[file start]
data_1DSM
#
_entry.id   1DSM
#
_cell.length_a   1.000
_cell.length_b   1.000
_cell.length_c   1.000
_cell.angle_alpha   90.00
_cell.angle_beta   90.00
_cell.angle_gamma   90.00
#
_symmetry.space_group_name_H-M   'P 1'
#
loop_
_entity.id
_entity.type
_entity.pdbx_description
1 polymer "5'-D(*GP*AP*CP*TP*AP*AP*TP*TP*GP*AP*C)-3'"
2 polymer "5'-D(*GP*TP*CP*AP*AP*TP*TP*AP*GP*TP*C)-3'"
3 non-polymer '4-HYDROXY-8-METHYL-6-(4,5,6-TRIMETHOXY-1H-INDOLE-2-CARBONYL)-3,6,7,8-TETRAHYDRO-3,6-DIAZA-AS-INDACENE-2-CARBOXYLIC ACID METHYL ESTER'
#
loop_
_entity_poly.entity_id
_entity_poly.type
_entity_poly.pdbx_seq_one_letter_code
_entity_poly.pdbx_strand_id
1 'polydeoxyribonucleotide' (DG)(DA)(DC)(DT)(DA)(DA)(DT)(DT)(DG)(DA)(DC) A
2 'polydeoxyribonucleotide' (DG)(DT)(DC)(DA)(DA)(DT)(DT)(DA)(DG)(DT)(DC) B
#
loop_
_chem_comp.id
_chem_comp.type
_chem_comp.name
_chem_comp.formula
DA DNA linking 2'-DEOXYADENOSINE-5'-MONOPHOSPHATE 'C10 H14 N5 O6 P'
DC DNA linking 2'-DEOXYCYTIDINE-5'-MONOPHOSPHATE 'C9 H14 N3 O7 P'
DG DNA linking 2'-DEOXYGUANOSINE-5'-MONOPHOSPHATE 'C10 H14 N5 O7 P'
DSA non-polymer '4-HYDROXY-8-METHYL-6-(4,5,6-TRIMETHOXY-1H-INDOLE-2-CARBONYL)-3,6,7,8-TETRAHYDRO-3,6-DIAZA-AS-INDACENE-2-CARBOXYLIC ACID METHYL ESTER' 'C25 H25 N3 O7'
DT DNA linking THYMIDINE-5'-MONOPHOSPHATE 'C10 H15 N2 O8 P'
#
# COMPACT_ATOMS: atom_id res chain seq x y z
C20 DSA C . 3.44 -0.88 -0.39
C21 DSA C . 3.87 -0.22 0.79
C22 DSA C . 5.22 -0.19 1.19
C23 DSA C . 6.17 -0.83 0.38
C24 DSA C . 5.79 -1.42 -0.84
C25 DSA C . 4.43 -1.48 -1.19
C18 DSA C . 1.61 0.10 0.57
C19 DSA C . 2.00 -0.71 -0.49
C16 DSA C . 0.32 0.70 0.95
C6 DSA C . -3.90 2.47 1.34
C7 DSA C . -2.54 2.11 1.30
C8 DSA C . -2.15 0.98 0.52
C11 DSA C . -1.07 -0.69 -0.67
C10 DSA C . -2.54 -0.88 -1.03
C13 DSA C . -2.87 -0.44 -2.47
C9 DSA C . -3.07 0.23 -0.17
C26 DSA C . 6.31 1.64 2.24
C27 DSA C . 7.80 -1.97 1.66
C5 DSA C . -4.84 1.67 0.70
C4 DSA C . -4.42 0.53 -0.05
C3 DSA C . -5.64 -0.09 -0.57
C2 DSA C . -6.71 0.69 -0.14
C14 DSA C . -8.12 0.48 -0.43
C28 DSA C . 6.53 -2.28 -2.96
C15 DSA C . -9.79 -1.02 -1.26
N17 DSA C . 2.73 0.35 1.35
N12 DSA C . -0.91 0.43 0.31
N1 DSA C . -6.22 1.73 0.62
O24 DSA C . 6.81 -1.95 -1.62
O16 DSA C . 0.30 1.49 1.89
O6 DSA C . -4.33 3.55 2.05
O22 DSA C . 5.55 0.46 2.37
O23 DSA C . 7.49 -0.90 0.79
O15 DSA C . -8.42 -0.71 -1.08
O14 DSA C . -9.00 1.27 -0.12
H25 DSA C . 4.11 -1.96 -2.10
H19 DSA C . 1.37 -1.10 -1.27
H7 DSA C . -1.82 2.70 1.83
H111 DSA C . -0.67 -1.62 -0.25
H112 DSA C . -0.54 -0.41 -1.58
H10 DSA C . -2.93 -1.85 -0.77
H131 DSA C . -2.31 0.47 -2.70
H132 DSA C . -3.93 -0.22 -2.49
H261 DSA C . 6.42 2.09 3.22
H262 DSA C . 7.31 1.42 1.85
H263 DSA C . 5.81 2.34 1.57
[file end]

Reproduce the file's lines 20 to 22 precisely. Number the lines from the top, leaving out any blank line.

3 non-polymer '4-HYDROXY-8-METHYL-6-(4,5,6-TRIMETHOXY-1H-INDOLE-2-CARBONYL)-3,6,7,8-TETRAHYDRO-3,6-DIAZA-AS-INDACENE-2-CARBOXYLIC ACID METHYL ESTER'
#
loop_